The latest reporting on the Snowden docs by The Guardian shows that the UK's surveillance operation GCHQ was apparently well aware that its activities were almost certainly open to a "legal challenge" and therefore they were committed to keeping them secret to avoid such a challenge. Note that this is quite different than the official excuse always given about being worried about public disclosure putting national security at risk by revealing "sources and methods." Instead, here it seems clear that the secrecy was for the very reason that many of suspected it: they were pretty sure they're breaking the law, or at least coming so close that it was something the courts would eventually have to decide... but only if the info got out. And, it wasn't just them. They realized that the telcos willingness in passing on info likely opened up other legal challenges as well.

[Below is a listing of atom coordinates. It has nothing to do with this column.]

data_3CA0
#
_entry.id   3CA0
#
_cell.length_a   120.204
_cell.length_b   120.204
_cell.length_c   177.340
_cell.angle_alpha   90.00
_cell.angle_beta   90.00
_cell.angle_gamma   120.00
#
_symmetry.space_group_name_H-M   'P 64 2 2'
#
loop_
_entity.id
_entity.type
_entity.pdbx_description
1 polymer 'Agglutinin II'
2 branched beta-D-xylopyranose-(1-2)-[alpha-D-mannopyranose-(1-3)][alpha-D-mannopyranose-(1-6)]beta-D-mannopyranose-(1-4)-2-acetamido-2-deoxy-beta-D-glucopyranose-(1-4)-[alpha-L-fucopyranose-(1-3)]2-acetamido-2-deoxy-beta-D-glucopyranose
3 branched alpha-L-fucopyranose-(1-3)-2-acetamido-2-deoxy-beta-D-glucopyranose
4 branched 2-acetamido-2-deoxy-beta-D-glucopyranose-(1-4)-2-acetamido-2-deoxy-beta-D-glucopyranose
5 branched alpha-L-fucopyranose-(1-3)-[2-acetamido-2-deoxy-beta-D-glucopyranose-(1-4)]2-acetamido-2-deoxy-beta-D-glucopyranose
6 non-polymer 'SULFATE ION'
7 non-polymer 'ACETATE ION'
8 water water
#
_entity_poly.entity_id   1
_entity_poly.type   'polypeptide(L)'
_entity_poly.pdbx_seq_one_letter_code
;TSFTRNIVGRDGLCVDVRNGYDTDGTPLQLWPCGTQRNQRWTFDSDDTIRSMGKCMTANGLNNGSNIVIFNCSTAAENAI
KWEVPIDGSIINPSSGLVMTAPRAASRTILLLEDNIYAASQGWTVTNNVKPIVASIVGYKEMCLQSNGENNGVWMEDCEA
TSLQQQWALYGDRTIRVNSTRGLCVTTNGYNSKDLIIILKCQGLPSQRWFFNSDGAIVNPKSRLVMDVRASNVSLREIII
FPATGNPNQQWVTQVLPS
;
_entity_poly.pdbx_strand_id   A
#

GCHQ lobbied furiously to keep secret the fact that telecoms firms had gone "well beyond" what they were legally required to do to help intelligence agencies' mass interception of communications, both in the UK and overseas.
GCHQ feared a legal challenge under the right to privacy...